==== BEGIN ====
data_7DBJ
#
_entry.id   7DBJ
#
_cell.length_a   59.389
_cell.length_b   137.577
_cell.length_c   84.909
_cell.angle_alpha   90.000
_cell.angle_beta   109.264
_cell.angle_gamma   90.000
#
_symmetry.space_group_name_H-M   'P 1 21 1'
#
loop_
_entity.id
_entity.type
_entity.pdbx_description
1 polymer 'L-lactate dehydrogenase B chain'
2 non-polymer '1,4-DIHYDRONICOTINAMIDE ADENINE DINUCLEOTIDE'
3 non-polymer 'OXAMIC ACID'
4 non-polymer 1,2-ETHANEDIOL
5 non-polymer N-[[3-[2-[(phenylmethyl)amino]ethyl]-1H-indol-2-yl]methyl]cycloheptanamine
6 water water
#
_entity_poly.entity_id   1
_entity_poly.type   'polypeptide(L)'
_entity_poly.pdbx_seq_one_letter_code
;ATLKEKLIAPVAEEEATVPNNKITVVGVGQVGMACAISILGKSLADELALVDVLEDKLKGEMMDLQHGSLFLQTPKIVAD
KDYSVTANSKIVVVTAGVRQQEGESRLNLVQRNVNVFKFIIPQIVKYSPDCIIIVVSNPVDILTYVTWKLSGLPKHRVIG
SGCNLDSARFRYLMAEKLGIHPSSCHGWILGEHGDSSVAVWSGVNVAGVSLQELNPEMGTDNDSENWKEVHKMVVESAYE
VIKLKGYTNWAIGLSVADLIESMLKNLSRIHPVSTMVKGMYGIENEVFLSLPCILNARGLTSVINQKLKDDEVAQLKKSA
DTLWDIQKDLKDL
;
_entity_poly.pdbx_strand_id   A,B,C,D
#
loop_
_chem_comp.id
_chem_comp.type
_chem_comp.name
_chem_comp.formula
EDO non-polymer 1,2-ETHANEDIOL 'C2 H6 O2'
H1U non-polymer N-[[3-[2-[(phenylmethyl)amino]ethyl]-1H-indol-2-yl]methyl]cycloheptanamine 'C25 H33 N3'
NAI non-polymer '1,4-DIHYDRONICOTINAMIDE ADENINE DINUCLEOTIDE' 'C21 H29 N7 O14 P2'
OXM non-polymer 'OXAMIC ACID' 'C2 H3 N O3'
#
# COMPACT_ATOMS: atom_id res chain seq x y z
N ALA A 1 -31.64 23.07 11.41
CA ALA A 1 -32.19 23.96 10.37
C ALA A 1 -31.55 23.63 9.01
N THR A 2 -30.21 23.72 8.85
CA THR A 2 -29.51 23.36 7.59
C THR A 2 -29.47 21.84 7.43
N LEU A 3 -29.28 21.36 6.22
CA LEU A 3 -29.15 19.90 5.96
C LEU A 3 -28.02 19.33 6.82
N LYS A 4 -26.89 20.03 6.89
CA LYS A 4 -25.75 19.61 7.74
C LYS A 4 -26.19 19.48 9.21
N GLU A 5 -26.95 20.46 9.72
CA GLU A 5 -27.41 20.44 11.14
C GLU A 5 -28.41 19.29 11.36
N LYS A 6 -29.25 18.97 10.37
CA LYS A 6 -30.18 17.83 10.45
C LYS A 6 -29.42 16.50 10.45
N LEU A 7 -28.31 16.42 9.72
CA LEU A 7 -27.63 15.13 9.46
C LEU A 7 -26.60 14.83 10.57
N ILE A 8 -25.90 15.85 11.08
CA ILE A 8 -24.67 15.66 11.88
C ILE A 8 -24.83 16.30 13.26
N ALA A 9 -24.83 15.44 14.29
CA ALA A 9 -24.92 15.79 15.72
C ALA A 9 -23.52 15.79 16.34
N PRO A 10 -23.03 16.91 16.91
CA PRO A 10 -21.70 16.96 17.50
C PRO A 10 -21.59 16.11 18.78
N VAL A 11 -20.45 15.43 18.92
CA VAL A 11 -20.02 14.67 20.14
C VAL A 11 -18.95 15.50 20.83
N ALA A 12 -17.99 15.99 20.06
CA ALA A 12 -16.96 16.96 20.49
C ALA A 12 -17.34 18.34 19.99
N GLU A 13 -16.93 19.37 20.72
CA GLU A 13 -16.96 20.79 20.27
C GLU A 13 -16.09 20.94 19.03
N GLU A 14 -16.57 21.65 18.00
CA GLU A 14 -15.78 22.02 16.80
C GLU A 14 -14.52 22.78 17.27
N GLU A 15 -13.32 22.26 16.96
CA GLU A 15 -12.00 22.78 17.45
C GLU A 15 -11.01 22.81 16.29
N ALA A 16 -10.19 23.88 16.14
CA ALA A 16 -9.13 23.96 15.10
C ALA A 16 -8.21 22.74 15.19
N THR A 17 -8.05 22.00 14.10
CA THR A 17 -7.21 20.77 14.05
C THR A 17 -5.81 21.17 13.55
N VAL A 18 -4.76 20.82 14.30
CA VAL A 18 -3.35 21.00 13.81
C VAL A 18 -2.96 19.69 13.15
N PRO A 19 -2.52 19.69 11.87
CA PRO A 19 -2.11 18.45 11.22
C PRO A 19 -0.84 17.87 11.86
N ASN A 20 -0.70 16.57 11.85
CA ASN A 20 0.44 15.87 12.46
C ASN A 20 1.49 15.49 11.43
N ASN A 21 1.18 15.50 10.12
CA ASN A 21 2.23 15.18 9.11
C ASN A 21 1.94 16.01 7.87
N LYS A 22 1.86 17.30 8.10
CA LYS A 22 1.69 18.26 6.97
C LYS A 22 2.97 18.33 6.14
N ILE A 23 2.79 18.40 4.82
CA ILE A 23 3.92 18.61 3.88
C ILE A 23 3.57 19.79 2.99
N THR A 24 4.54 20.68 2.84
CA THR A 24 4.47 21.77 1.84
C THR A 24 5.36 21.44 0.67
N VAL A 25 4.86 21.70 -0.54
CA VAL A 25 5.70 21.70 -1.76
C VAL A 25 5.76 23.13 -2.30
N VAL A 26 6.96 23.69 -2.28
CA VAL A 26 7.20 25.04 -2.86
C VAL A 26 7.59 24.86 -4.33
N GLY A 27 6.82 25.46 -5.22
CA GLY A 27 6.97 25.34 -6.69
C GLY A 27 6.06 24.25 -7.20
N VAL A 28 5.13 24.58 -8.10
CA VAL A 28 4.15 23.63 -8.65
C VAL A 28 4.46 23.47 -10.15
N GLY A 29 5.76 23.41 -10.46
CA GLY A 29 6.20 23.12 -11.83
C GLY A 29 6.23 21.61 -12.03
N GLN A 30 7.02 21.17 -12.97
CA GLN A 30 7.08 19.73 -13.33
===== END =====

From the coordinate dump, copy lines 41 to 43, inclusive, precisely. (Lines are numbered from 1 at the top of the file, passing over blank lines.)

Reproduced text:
EDO non-polymer 1,2-ETHANEDIOL 'C2 H6 O2'
H1U non-polymer N-[[3-[2-[(phenylmethyl)amino]ethyl]-1H-indol-2-yl]methyl]cycloheptanamine 'C25 H33 N3'
NAI non-polymer '1,4-DIHYDRONICOTINAMIDE ADENINE DINUCLEOTIDE' 'C21 H29 N7 O14 P2'